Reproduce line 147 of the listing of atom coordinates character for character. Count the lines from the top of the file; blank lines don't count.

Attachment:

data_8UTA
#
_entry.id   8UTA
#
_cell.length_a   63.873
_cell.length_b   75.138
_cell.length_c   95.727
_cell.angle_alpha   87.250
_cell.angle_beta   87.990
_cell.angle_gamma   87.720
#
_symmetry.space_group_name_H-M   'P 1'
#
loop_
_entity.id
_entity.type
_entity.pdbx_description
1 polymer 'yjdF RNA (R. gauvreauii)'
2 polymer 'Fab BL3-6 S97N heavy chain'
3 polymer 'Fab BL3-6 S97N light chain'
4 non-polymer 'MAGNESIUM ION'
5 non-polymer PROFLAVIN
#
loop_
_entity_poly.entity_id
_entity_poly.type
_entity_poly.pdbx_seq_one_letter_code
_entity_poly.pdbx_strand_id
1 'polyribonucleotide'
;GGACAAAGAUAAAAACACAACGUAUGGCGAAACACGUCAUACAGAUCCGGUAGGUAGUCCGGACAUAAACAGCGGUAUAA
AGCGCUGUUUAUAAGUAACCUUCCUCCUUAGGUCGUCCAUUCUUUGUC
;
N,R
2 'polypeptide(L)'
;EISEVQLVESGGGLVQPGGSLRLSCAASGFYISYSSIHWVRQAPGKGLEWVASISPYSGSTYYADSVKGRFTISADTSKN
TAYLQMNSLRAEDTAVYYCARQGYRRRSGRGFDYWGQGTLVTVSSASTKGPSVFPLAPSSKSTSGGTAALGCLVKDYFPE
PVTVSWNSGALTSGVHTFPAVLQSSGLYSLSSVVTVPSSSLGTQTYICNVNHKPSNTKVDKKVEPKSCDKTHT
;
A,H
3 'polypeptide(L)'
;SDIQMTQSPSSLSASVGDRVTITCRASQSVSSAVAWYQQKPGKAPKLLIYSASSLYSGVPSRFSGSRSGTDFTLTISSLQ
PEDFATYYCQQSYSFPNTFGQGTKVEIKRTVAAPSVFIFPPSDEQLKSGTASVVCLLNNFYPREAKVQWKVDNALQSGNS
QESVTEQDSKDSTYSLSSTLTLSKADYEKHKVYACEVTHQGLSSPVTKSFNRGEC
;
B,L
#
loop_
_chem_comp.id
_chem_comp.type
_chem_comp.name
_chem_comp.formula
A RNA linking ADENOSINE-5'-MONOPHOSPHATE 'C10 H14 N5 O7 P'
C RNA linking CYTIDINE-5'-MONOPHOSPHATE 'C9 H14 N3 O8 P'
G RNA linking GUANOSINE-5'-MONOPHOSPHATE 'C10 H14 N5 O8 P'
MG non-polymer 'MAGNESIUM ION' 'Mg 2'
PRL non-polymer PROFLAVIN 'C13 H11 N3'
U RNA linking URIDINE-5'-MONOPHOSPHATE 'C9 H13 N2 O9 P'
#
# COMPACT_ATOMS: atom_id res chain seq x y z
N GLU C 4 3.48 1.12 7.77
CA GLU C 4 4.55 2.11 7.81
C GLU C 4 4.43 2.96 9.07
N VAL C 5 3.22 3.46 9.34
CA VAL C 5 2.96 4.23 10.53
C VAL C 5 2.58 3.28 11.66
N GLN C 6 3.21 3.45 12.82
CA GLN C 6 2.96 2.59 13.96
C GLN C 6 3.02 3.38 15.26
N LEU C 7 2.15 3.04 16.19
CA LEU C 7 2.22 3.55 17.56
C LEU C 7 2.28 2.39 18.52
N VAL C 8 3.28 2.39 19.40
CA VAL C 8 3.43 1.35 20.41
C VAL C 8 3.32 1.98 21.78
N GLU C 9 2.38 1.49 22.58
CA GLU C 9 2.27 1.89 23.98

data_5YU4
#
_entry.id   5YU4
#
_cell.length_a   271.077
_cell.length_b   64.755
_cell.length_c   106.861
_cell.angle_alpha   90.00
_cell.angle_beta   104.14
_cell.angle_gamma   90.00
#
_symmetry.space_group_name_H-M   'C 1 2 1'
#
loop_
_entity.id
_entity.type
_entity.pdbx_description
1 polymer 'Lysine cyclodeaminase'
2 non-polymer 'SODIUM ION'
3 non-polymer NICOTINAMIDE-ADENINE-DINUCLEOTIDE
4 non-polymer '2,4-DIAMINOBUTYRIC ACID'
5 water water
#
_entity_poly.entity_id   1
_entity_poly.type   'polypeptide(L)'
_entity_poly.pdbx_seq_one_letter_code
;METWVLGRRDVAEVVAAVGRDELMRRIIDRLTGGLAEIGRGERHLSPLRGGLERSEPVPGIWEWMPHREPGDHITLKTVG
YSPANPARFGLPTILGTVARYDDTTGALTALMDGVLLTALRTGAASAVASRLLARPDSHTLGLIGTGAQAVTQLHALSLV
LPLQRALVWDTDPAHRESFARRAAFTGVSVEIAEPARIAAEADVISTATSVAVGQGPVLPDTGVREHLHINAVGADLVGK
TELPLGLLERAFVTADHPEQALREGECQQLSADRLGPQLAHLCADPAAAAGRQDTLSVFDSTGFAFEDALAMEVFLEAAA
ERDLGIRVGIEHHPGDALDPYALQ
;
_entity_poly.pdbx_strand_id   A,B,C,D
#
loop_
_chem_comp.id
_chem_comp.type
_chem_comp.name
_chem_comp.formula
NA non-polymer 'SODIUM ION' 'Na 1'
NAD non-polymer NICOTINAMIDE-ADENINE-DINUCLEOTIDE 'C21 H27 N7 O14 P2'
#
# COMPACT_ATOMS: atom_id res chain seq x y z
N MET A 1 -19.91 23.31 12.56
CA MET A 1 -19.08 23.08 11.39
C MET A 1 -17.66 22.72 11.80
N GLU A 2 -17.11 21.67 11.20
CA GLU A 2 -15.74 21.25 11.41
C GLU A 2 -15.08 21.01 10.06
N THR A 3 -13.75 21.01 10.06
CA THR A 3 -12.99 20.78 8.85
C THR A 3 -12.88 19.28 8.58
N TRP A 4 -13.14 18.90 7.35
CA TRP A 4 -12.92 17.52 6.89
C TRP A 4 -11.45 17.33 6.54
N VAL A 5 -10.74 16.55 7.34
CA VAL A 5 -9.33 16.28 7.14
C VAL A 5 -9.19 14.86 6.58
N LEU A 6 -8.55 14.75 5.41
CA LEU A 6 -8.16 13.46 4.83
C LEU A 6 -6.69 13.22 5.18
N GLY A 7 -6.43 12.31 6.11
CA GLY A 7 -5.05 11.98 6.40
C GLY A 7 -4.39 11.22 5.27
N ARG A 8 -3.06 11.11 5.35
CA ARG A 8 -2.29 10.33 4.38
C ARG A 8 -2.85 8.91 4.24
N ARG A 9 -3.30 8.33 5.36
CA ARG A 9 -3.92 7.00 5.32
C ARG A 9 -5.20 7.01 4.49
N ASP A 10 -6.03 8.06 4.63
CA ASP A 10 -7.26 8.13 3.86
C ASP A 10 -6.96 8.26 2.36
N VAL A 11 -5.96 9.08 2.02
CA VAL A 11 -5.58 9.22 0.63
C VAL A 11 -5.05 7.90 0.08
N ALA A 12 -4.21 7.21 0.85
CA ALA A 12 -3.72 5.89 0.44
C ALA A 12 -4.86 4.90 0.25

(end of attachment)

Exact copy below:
N ASP A 10 -6.03 8.06 4.63